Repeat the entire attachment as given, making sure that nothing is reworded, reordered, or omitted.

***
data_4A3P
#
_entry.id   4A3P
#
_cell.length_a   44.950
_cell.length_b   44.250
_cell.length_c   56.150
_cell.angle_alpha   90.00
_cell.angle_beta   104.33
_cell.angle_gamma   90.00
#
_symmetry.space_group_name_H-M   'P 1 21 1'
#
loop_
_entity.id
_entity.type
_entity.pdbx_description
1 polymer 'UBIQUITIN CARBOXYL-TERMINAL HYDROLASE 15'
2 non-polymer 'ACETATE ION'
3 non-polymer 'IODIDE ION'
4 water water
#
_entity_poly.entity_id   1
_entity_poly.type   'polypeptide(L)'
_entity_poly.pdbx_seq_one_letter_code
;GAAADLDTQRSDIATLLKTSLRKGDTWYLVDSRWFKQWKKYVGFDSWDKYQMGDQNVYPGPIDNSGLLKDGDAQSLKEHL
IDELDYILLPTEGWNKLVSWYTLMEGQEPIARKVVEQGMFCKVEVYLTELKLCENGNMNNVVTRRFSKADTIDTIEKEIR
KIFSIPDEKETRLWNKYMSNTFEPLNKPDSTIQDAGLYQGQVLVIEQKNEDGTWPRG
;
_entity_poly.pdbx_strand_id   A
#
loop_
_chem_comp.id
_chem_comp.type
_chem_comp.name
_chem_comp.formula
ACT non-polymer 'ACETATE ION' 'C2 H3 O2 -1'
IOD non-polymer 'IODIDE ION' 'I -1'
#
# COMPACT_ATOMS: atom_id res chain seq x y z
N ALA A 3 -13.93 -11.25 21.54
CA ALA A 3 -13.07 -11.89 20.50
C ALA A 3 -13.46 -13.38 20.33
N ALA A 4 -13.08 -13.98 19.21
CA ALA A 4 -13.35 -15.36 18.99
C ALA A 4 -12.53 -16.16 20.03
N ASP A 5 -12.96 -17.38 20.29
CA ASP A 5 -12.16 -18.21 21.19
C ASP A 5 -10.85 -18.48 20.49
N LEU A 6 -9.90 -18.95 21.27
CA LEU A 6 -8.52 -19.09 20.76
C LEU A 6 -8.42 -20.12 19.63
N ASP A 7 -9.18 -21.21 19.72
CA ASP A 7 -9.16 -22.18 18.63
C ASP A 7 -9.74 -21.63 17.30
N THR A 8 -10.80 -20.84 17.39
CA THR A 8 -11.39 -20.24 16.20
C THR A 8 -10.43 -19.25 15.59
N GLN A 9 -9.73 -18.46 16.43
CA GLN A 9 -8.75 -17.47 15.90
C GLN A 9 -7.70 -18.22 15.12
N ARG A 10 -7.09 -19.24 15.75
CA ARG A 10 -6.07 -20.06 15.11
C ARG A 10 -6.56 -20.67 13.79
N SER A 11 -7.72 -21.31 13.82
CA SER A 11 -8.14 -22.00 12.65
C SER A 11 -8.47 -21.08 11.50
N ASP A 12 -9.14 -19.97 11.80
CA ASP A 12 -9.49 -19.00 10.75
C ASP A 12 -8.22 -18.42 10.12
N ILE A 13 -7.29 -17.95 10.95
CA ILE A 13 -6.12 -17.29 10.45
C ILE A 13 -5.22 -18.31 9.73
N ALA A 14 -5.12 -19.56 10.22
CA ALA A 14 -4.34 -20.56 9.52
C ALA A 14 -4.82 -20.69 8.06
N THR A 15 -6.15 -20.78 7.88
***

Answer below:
data_4A3P
#
_entry.id   4A3P
#
_cell.length_a   44.950
_cell.length_b   44.250
_cell.length_c   56.150
_cell.angle_alpha   90.00
_cell.angle_beta   104.33
_cell.angle_gamma   90.00
#
_symmetry.space_group_name_H-M   'P 1 21 1'
#
loop_
_entity.id
_entity.type
_entity.pdbx_description
1 polymer 'UBIQUITIN CARBOXYL-TERMINAL HYDROLASE 15'
2 non-polymer 'ACETATE ION'
3 non-polymer 'IODIDE ION'
4 water water
#
_entity_poly.entity_id   1
_entity_poly.type   'polypeptide(L)'
_entity_poly.pdbx_seq_one_letter_code
;GAAADLDTQRSDIATLLKTSLRKGDTWYLVDSRWFKQWKKYVGFDSWDKYQMGDQNVYPGPIDNSGLLKDGDAQSLKEHL
IDELDYILLPTEGWNKLVSWYTLMEGQEPIARKVVEQGMFCKVEVYLTELKLCENGNMNNVVTRRFSKADTIDTIEKEIR
KIFSIPDEKETRLWNKYMSNTFEPLNKPDSTIQDAGLYQGQVLVIEQKNEDGTWPRG
;
_entity_poly.pdbx_strand_id   A
#
loop_
_chem_comp.id
_chem_comp.type
_chem_comp.name
_chem_comp.formula
ACT non-polymer 'ACETATE ION' 'C2 H3 O2 -1'
IOD non-polymer 'IODIDE ION' 'I -1'
#
# COMPACT_ATOMS: atom_id res chain seq x y z
N ALA A 3 -13.93 -11.25 21.54
CA ALA A 3 -13.07 -11.89 20.50
C ALA A 3 -13.46 -13.38 20.33
N ALA A 4 -13.08 -13.98 19.21
CA ALA A 4 -13.35 -15.36 18.99
C ALA A 4 -12.53 -16.16 20.03
N ASP A 5 -12.96 -17.38 20.29
CA ASP A 5 -12.16 -18.21 21.19
C ASP A 5 -10.85 -18.48 20.49
N LEU A 6 -9.90 -18.95 21.27
CA LEU A 6 -8.52 -19.09 20.76
C LEU A 6 -8.42 -20.12 19.63
N ASP A 7 -9.18 -21.21 19.72
CA ASP A 7 -9.16 -22.18 18.63
C ASP A 7 -9.74 -21.63 17.30
N THR A 8 -10.80 -20.84 17.39
CA THR A 8 -11.39 -20.24 16.20
C THR A 8 -10.43 -19.25 15.59
N GLN A 9 -9.73 -18.46 16.43
CA GLN A 9 -8.75 -17.47 15.90
C GLN A 9 -7.70 -18.22 15.12
N ARG A 10 -7.09 -19.24 15.75
CA ARG A 10 -6.07 -20.06 15.11
C ARG A 10 -6.56 -20.67 13.79
N SER A 11 -7.72 -21.31 13.82
CA SER A 11 -8.14 -22.00 12.65
C SER A 11 -8.47 -21.08 11.50
N ASP A 12 -9.14 -19.97 11.80
CA ASP A 12 -9.49 -19.00 10.75
C ASP A 12 -8.22 -18.42 10.12
N ILE A 13 -7.29 -17.95 10.95
CA ILE A 13 -6.12 -17.29 10.45
C ILE A 13 -5.22 -18.31 9.73
N ALA A 14 -5.12 -19.56 10.22
CA ALA A 14 -4.34 -20.56 9.52
C ALA A 14 -4.82 -20.69 8.06
N THR A 15 -6.15 -20.78 7.88